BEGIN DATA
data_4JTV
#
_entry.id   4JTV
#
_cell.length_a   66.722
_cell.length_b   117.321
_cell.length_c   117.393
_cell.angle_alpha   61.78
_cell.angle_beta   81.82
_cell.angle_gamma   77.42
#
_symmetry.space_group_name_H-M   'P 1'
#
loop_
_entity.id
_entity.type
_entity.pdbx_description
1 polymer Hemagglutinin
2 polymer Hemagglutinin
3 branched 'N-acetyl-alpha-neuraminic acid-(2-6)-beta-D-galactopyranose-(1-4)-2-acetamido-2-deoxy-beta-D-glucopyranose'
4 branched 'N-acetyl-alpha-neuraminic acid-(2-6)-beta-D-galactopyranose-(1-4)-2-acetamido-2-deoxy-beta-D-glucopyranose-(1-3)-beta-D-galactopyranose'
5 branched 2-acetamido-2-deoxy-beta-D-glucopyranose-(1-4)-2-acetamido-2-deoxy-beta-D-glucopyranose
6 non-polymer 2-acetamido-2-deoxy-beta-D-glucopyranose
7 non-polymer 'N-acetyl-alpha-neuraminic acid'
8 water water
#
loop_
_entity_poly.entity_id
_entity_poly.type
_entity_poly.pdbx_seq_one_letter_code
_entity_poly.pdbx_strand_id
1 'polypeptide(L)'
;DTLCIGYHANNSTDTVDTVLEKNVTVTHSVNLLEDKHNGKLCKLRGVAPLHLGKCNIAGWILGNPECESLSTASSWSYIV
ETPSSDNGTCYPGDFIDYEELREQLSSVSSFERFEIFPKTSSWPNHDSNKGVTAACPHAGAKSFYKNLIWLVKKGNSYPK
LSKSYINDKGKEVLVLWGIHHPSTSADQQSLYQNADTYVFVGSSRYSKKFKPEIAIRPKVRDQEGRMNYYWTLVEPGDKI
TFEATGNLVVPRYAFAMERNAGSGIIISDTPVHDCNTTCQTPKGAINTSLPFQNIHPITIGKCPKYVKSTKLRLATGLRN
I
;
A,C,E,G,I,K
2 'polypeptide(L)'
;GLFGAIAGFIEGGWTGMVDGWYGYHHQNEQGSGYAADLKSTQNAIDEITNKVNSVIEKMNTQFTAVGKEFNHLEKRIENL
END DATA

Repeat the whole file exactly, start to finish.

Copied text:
data_4JTV
#
_entry.id   4JTV
#
_cell.length_a   66.722
_cell.length_b   117.321
_cell.length_c   117.393
_cell.angle_alpha   61.78
_cell.angle_beta   81.82
_cell.angle_gamma   77.42
#
_symmetry.space_group_name_H-M   'P 1'
#
loop_
_entity.id
_entity.type
_entity.pdbx_description
1 polymer Hemagglutinin
2 polymer Hemagglutinin
3 branched 'N-acetyl-alpha-neuraminic acid-(2-6)-beta-D-galactopyranose-(1-4)-2-acetamido-2-deoxy-beta-D-glucopyranose'
4 branched 'N-acetyl-alpha-neuraminic acid-(2-6)-beta-D-galactopyranose-(1-4)-2-acetamido-2-deoxy-beta-D-glucopyranose-(1-3)-beta-D-galactopyranose'
5 branched 2-acetamido-2-deoxy-beta-D-glucopyranose-(1-4)-2-acetamido-2-deoxy-beta-D-glucopyranose
6 non-polymer 2-acetamido-2-deoxy-beta-D-glucopyranose
7 non-polymer 'N-acetyl-alpha-neuraminic acid'
8 water water
#
loop_
_entity_poly.entity_id
_entity_poly.type
_entity_poly.pdbx_seq_one_letter_code
_entity_poly.pdbx_strand_id
1 'polypeptide(L)'
;DTLCIGYHANNSTDTVDTVLEKNVTVTHSVNLLEDKHNGKLCKLRGVAPLHLGKCNIAGWILGNPECESLSTASSWSYIV
ETPSSDNGTCYPGDFIDYEELREQLSSVSSFERFEIFPKTSSWPNHDSNKGVTAACPHAGAKSFYKNLIWLVKKGNSYPK
LSKSYINDKGKEVLVLWGIHHPSTSADQQSLYQNADTYVFVGSSRYSKKFKPEIAIRPKVRDQEGRMNYYWTLVEPGDKI
TFEATGNLVVPRYAFAMERNAGSGIIISDTPVHDCNTTCQTPKGAINTSLPFQNIHPITIGKCPKYVKSTKLRLATGLRN
I
;
A,C,E,G,I,K
2 'polypeptide(L)'
;GLFGAIAGFIEGGWTGMVDGWYGYHHQNEQGSGYAADLKSTQNAIDEITNKVNSVIEKMNTQFTAVGKEFNHLEKRIENL